Markets Stumble on Day 5 of the Shutdown

Although we don't believe in timing the market or panicking over daily movements, we do like to keep an eye on market changes -- just in case they're material to our investing thesis.

With the Federal Government moving into the fifth day of the shutdown, the major U.S. indexes are all heading south. As of 12:45 pm. EDT the Dow Jones Industrial Average (DJINDICES: ^DJI  ) is off by 85 points, or 0.57%, while the S&P 500 is down 0.61% and the NASDAQ is lower by 0.65%.

With all the uncertainly pertaining to both the shutdown and the debt ceiling, investors are pushing stock prices lower, which could be a great thing for average investors who believe in long-term buys and picking hold stocks. The short-term jitters the markets are experiencing are certainly providing some great buying opportunities, as my colleague Dan Caplinger pointed out earlier today. But you also need to understand that a cheap opportunity doesn't always mean a great one. To help you illustrate that point, let's take a look at a few Dow components that are down today for a certain reason.

A few Dow Losers
Shares of Wal-Mart (NYSE: WMT  ) are down 1.1% this afternoon after The Wall Street Journal published an article discussing Wal-Mart issues in India and the lack of progress being made when it comes to opening stores in the country. With India's population size and the vast majority of its citizens making low wages, investors have felt for years that the county would be a gold mine if Wal-Mart could crack the political road blocks. But that's not something that has happened yet, and based on the laws and political scene in the county, it could still be years down the road before progress is made.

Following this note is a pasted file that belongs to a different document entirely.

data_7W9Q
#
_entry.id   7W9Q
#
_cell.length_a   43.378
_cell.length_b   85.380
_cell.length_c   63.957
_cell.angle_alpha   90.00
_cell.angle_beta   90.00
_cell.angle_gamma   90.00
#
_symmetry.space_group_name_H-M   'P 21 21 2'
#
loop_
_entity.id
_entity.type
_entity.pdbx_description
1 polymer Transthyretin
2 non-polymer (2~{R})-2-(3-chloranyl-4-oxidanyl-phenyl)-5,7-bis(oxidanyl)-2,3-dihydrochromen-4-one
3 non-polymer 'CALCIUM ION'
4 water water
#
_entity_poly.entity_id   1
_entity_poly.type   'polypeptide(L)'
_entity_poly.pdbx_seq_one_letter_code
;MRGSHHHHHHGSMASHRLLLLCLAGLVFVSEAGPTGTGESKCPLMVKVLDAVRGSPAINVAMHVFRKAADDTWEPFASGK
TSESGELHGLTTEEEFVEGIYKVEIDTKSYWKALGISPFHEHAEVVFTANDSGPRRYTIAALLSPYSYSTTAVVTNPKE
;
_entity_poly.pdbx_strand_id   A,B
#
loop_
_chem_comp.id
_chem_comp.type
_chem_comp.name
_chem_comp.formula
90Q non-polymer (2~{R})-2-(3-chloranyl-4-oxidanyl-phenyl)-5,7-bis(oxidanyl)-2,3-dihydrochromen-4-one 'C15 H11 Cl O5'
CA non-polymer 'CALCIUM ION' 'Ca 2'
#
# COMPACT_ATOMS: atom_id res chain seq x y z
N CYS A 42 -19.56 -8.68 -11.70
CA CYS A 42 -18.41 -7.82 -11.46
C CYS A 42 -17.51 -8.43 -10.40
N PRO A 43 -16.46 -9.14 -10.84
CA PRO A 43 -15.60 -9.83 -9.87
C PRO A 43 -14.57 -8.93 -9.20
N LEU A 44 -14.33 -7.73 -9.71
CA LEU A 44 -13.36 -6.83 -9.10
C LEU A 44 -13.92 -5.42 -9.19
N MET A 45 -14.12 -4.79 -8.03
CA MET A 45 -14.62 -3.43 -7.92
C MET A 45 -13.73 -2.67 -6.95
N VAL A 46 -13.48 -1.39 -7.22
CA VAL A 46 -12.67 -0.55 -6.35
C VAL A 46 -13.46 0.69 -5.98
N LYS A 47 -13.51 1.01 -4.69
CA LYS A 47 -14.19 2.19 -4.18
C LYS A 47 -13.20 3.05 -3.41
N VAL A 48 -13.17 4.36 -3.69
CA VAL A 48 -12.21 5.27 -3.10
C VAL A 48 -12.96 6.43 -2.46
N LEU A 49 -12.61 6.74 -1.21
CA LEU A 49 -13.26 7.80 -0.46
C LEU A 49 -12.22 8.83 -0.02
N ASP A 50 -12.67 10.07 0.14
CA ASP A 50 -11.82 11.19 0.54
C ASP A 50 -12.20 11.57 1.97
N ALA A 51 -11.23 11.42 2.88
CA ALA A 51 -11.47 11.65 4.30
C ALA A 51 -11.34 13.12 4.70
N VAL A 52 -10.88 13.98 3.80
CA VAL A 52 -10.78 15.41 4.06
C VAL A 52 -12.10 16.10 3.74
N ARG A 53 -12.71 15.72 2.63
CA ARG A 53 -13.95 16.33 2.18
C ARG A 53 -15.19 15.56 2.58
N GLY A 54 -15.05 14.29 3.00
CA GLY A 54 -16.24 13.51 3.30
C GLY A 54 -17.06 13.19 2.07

Another big loser today is Boeing (NYSE: BA  ) as shares are down 0.5%. Rival Airbus has received an order from one of Boeing's key customers, Japan Airlines, for $9 billion. In recent years, Boeing has controlled the Japanese markets, so the contract for Airbus is not only a lost opportunity but it shows that the competition is heating up in every market for the company and could possibly be an indication of what may be ahead for the firm.  

Shares of IBM (NYSE: IBM  ) are down 0.8% today after Barclays slapped the technology company with a lower stock rating. IBM was reduced from overweight to equal weight and had its price target cut from $215 per share to $190. The analyst gave reasons such as the impact of cloud computing, software-as-a-service (SaaS), and that investors will likely be focusing on cash-flow more than revenue until IBM gets its growth to a meaningful level. While the analyst may be right about the threat of cloud computing and SaaS, or even the prediction of what metric investors will use to evaluate the company -- of which I would have no idea how you figure that one out -- the analyst could also be dead wrong here. Individual investors need to understand that this is just the opinion of one analyst and that the company has yet to show meaningful signs it is losing to cloud computing or that SaaS is hurting its business model. And, most importantly, don't make a buy or sell decision based on one report or one analyst.  

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